The girls all ate well. Chepa ate well and took a bag of food home. I will eat tonight while watching a football game. Love those big boys in tight pants, as my Madeleina tells me.
Bon Appetite!!!

Wednesday, September 27, 2017

Once More, The World, with Feeling

Yes, I completely recognize the problems of the world. We've got people suffering from major natural disasters in Puerto Rico, Mexico, Texas, Florida, all across the Caribbean, in the Pacific Northwest, in Bangladesh, in India, and elsewhere. We've got people suffering from major man-made problems in Myanmar, the Sudan, Yemen, Syria, Iraq, Afghanistan, Palestine. Somalia, Nicaragua, and the USA, among other places. It just stinks. Why the freak can't we humans get our stinking act together? There is so much to go around. There is a boundless amount of food, and the water you piss today will become rain that waters someone's crops that you will eat tomorrow. You don't need to hoard money because you're going to die without it. If you didn't hate, perhaps the other guy wouldn't respond with hatred. Damn, I feel so helpless. I try to help a little with my singing to the universe; I try to help by recycling what I can. I try to help by being a good dad and a good friend. I'm sure I fail all the time, but I'm trying. I bite my tongue most of the time when I feel like screaming at someone. I resist the urge to honk my horn at some jerk who cuts me off--heck, maybe he or she is having a bad day, or simply had a brain freeze for a second, and my honking is not going to fix anything.
To help me through, I have occasional meetings at my house for former guests of mine in the Amazon. They're more than former guests, they're friends. And I love having them in for a weekend or so. Of course, I have to get ready. Today was a get ready day: Bought six new large, good quality towels that I think were made in the USA. I bought 8 drinking glasses because mine are at my kids' and ex-wife Chepa's house. I bought four new dinner plates for the same reason. I also cleared, washed and gave away two large bags of good clothes and stuffed animals that have been sitting in the washing machine room for months. While there I consolidated all of the stash of fireworks into two boxes, to help clear a table. Last week I painted the bathroom and scrubbed the ice box. On Monday, my oldest, Italo, finished laying a new floor in my kitchen. My daughter Madeleina and her boyfriend Adrian cleaned the back porch and my friend Dave and I made two or three runs to the dump to get rid of all that had accumulated there. I've since bought four all-weather chairs to put out there for the guests who like medicine outside. I had two guys come in and cut, then spray, all the poison ivy I had, thousands of stalks of it. So I'm getting there, little by little. Still need 4-5 more air mattresses, but that's not hard.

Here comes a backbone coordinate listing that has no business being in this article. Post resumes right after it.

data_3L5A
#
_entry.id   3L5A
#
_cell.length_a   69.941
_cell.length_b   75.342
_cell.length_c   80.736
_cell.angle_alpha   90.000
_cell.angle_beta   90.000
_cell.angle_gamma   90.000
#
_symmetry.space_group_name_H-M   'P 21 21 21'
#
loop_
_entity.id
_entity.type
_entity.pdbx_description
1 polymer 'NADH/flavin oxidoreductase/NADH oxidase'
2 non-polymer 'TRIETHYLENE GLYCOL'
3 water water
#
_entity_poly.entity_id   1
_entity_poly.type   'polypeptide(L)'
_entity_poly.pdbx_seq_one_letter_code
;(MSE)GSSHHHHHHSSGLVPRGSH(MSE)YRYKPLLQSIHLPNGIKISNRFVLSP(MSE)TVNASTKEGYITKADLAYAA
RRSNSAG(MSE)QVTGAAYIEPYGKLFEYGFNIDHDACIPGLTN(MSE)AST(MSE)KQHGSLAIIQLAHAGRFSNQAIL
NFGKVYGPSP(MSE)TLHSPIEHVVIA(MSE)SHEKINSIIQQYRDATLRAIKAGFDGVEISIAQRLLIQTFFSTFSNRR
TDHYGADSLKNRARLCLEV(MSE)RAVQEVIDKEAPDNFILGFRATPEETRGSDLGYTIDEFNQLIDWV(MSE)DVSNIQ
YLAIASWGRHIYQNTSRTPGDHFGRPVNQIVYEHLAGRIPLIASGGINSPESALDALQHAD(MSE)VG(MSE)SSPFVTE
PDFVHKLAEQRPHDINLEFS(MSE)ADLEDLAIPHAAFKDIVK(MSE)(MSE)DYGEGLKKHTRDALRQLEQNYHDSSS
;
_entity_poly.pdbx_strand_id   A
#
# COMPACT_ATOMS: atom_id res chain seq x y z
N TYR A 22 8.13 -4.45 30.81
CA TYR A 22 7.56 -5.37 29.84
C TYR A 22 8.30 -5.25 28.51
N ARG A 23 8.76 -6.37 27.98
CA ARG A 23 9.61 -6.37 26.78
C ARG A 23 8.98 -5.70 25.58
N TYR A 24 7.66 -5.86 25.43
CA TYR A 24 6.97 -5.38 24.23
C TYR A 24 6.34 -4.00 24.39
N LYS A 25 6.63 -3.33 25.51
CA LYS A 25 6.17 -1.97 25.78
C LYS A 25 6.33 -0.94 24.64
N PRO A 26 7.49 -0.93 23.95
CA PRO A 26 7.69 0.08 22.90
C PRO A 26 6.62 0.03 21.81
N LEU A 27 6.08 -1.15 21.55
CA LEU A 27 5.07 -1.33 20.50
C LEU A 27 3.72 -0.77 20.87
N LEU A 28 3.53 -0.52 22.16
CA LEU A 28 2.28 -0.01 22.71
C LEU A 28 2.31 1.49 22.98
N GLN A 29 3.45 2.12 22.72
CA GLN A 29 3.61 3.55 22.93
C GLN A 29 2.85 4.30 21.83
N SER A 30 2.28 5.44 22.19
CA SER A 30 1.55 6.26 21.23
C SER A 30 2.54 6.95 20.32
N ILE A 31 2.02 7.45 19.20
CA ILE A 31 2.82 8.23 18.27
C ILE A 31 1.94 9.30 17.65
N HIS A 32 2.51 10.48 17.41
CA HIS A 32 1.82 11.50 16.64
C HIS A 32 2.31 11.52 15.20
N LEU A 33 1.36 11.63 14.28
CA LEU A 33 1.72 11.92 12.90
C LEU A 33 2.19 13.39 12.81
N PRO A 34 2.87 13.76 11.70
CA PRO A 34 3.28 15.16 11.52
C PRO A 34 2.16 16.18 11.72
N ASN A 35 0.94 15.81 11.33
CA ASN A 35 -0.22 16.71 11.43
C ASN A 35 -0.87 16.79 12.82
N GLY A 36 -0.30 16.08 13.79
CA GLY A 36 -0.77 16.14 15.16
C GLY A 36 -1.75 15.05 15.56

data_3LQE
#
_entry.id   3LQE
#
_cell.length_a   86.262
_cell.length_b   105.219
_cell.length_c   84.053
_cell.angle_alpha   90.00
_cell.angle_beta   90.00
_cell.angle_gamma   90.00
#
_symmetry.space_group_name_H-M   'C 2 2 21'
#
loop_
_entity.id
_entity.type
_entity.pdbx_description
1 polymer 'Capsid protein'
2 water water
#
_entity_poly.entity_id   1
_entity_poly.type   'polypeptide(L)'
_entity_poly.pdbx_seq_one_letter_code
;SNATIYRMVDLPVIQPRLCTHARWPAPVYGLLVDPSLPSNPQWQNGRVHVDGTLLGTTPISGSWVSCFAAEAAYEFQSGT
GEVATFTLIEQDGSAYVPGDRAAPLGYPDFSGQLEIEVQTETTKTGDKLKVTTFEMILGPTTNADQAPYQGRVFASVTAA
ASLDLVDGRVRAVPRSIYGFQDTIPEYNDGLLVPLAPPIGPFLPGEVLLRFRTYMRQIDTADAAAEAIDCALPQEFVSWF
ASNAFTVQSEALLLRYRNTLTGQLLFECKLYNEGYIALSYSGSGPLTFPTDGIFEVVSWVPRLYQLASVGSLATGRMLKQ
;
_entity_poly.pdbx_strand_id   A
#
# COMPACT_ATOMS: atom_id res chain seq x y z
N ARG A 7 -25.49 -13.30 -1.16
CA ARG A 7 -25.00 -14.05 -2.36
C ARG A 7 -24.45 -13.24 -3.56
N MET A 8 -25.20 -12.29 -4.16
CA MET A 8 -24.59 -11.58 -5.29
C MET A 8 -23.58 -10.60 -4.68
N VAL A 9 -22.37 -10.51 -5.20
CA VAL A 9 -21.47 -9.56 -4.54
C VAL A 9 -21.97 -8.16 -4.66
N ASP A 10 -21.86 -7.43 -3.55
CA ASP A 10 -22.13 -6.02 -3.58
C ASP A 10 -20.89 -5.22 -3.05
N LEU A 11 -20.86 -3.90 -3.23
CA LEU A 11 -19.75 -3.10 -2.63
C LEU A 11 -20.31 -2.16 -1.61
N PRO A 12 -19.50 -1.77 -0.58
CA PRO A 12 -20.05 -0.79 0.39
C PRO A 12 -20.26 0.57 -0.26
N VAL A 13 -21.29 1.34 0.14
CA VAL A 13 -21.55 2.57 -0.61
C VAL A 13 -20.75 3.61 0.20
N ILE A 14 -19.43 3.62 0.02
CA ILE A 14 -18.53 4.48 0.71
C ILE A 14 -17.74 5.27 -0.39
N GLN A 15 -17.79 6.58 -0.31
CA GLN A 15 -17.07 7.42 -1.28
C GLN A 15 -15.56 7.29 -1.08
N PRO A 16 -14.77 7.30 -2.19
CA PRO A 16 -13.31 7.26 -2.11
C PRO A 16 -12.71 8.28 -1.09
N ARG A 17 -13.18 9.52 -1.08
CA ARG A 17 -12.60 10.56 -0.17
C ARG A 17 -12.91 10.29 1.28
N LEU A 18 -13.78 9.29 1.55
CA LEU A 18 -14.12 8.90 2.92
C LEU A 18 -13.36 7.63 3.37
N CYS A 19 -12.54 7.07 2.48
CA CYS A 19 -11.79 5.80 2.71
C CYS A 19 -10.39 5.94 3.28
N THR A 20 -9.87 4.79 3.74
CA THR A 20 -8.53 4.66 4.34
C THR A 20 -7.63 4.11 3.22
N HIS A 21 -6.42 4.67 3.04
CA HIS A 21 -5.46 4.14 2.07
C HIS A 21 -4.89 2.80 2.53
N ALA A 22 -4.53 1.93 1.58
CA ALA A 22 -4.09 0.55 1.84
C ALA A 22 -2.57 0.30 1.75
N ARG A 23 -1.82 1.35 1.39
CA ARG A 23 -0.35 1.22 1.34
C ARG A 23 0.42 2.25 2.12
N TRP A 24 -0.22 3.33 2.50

By the time the guests arrive in a couple of weeks, the place should be okay. I'll still have the two spots in the house and one on the front porch where it drips when the rain comes, but I can't worry about that. Just call them water-art-installations and I'm done with it.
Now, if you could tell me how to apply the same "let's get this one done" approach to the problems we create for each other, I am on board with you.

Monday, September 25, 2017

I'm Curious Here

About once a week, I get a big bounce on this blog from readers in Germany. It might be twice a week. But I go from my normal 100-200 blog looks daily to 700-800 once or twice a week--and once it was 6,000 in a day a couple of years ago. So is someone just pressing buttons? I mean, I don't have ads, so I can't make money from someone just pressing buttons. Or does some teacher in a high school or college english class use my blog and so he/she has a lot of students looking at it?
   Just curious if anyone out there wants to take the veil off the mystery here.

Monday, September 18, 2017

Remembering Friends